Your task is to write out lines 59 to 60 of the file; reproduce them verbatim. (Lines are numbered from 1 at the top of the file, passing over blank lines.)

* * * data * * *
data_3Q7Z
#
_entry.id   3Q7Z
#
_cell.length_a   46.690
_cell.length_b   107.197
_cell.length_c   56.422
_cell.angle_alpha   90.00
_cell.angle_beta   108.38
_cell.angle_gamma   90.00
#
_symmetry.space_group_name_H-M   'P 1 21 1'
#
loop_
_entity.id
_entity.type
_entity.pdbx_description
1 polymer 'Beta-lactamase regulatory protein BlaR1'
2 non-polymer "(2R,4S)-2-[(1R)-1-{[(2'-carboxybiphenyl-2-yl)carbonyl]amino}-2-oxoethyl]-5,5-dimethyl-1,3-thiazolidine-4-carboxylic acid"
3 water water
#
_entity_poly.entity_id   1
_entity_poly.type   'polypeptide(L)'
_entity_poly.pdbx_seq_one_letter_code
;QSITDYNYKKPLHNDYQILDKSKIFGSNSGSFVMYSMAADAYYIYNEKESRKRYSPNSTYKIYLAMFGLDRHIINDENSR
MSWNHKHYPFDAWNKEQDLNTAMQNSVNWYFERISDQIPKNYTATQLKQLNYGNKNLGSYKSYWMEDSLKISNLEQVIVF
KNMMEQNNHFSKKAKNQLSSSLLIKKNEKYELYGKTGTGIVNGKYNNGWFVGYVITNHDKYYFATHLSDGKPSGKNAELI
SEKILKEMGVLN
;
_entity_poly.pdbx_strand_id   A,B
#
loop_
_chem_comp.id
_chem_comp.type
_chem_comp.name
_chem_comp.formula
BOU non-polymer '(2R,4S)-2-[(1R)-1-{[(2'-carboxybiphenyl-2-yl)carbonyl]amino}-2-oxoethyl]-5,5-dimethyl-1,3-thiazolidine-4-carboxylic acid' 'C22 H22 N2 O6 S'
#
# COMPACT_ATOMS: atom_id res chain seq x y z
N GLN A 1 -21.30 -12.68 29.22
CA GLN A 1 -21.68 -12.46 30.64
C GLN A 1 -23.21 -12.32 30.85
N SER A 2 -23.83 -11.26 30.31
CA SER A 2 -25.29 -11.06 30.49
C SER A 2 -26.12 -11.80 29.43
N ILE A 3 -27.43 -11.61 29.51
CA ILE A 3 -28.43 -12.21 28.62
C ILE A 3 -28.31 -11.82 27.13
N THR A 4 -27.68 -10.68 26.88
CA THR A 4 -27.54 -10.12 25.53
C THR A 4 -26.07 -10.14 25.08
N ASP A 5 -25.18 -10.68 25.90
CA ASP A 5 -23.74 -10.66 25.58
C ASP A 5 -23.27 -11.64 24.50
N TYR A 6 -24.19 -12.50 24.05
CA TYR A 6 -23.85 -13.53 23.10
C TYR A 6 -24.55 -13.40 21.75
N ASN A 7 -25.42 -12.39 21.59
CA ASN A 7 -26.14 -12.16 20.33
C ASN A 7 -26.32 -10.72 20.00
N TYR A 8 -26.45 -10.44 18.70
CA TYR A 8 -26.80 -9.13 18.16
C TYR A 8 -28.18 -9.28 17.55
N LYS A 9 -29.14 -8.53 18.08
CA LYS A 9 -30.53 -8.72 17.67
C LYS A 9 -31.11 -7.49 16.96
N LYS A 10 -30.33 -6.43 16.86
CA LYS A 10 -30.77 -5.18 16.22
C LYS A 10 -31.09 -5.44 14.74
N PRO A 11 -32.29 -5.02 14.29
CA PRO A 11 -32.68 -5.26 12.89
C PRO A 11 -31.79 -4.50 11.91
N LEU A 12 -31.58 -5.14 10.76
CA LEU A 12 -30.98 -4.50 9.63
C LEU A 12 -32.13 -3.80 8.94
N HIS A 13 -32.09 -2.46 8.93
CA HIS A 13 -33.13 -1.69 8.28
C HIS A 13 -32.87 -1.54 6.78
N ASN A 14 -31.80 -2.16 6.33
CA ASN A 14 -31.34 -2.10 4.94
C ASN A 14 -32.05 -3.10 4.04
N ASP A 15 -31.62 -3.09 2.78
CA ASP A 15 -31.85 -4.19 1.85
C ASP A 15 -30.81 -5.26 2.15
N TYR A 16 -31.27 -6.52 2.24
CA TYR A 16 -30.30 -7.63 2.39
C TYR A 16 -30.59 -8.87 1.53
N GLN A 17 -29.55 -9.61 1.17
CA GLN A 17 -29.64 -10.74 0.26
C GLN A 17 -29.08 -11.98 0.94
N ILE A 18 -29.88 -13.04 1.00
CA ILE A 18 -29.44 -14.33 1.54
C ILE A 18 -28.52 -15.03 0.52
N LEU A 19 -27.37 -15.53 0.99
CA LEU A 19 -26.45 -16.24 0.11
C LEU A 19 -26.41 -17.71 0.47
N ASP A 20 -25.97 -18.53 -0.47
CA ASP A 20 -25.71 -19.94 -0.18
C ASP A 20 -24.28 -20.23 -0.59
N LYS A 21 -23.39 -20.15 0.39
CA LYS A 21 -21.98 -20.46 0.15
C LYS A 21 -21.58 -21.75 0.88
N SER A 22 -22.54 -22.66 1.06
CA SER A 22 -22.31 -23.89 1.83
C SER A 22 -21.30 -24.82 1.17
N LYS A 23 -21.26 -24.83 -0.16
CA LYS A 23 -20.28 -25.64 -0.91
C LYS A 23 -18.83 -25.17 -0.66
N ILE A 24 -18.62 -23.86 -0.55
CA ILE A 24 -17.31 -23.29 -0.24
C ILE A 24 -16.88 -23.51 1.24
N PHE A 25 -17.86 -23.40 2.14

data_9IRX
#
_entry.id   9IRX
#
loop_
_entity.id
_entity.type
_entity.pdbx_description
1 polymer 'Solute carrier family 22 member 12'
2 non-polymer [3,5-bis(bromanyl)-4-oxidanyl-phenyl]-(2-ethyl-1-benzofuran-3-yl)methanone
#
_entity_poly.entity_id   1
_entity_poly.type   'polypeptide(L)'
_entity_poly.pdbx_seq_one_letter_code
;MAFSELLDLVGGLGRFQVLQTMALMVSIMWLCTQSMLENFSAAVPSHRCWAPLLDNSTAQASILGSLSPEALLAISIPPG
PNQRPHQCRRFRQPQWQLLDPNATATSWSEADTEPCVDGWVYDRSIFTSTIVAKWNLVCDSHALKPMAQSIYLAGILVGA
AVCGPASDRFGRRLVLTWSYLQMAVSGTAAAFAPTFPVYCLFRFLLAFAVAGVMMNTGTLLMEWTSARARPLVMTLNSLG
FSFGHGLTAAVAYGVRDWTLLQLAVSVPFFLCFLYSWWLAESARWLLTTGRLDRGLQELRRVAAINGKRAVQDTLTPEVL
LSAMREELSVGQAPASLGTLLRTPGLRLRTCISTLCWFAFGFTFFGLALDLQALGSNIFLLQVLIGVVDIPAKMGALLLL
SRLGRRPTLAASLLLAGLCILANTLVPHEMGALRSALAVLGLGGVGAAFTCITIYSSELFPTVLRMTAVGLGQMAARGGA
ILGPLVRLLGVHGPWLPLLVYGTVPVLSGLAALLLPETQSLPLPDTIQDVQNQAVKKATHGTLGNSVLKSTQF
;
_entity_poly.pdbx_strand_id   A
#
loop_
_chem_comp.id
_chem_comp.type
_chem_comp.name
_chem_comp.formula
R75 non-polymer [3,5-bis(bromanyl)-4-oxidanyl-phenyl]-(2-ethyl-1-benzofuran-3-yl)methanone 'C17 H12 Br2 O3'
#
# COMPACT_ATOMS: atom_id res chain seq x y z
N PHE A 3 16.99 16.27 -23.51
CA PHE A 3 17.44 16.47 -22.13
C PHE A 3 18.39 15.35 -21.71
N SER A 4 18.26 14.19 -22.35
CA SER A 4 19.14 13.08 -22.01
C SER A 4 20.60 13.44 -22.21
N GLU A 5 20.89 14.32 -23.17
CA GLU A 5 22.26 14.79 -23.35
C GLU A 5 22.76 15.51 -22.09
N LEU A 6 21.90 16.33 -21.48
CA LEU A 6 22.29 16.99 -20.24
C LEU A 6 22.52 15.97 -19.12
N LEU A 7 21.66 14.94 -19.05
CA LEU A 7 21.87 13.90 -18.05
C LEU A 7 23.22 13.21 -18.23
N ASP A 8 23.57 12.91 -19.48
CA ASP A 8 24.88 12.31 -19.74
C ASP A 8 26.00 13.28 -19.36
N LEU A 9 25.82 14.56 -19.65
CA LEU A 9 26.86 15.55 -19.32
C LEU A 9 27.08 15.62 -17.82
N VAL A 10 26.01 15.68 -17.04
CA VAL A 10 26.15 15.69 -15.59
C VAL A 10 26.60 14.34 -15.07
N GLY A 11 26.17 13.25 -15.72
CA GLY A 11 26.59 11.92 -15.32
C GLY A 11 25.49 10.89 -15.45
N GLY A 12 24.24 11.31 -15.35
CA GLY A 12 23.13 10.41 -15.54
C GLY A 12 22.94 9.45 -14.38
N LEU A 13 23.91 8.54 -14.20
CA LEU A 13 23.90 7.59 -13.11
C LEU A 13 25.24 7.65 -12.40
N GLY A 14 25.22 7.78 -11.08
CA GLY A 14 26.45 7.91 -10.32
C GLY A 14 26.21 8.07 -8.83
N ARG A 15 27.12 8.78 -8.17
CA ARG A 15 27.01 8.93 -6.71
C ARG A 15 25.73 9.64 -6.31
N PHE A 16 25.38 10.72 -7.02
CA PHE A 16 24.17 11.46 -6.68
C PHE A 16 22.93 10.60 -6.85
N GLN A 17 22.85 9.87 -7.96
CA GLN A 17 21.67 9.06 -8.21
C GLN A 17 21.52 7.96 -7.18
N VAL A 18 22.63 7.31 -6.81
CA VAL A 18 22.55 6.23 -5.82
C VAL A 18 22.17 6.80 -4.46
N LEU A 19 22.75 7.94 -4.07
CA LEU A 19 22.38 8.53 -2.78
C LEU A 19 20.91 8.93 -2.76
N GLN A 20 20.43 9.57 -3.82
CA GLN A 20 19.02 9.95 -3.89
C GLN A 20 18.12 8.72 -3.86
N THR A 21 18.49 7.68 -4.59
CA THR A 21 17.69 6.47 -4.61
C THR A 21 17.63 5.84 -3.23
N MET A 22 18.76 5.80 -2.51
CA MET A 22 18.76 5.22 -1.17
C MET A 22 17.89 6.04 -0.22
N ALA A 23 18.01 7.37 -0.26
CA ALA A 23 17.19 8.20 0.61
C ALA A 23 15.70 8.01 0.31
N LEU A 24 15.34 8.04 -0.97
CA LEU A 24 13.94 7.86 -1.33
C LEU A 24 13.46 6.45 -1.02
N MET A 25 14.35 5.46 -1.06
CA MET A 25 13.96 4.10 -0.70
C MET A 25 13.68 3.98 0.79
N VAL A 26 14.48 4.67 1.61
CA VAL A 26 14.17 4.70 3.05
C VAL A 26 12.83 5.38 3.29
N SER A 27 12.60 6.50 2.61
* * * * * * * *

CA ASN A 7 -26.14 -12.16 20.33
C ASN A 7 -26.32 -10.72 20.00